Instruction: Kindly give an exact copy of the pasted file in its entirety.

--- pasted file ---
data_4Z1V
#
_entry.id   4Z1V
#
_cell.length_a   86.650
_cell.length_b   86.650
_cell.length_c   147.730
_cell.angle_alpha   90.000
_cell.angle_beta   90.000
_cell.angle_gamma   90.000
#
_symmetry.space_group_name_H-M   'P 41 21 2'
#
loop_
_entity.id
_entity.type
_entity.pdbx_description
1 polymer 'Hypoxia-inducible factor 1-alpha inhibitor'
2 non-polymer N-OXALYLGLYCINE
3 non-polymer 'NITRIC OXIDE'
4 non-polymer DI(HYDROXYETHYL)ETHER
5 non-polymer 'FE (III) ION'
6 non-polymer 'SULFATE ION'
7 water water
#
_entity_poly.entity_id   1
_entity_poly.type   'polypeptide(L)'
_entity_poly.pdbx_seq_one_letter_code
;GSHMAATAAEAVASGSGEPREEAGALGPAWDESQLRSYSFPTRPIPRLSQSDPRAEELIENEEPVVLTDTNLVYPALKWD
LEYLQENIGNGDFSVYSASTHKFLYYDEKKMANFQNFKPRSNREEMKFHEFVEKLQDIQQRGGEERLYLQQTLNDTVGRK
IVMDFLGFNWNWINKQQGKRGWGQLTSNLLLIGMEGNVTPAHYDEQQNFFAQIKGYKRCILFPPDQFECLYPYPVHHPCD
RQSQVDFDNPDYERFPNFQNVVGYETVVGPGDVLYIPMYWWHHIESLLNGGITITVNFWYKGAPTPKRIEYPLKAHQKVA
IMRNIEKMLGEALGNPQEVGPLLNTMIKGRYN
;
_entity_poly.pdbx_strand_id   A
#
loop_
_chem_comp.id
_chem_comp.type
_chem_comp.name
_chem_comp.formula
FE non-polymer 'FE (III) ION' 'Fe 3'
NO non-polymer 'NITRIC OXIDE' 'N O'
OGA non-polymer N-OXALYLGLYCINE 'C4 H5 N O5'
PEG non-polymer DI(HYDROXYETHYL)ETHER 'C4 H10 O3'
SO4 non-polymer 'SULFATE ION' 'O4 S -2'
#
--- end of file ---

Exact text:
data_4Z1V
#
_entry.id   4Z1V
#
_cell.length_a   86.650
_cell.length_b   86.650
_cell.length_c   147.730
_cell.angle_alpha   90.000
_cell.angle_beta   90.000
_cell.angle_gamma   90.000
#
_symmetry.space_group_name_H-M   'P 41 21 2'
#
loop_
_entity.id
_entity.type
_entity.pdbx_description
1 polymer 'Hypoxia-inducible factor 1-alpha inhibitor'
2 non-polymer N-OXALYLGLYCINE
3 non-polymer 'NITRIC OXIDE'
4 non-polymer DI(HYDROXYETHYL)ETHER
5 non-polymer 'FE (III) ION'
6 non-polymer 'SULFATE ION'
7 water water
#
_entity_poly.entity_id   1
_entity_poly.type   'polypeptide(L)'
_entity_poly.pdbx_seq_one_letter_code
;GSHMAATAAEAVASGSGEPREEAGALGPAWDESQLRSYSFPTRPIPRLSQSDPRAEELIENEEPVVLTDTNLVYPALKWD
LEYLQENIGNGDFSVYSASTHKFLYYDEKKMANFQNFKPRSNREEMKFHEFVEKLQDIQQRGGEERLYLQQTLNDTVGRK
IVMDFLGFNWNWINKQQGKRGWGQLTSNLLLIGMEGNVTPAHYDEQQNFFAQIKGYKRCILFPPDQFECLYPYPVHHPCD
RQSQVDFDNPDYERFPNFQNVVGYETVVGPGDVLYIPMYWWHHIESLLNGGITITVNFWYKGAPTPKRIEYPLKAHQKVA
IMRNIEKMLGEALGNPQEVGPLLNTMIKGRYN
;
_entity_poly.pdbx_strand_id   A
#
loop_
_chem_comp.id
_chem_comp.type
_chem_comp.name
_chem_comp.formula
FE non-polymer 'FE (III) ION' 'Fe 3'
NO non-polymer 'NITRIC OXIDE' 'N O'
OGA non-polymer N-OXALYLGLYCINE 'C4 H5 N O5'
PEG non-polymer DI(HYDROXYETHYL)ETHER 'C4 H10 O3'
SO4 non-polymer 'SULFATE ION' 'O4 S -2'
#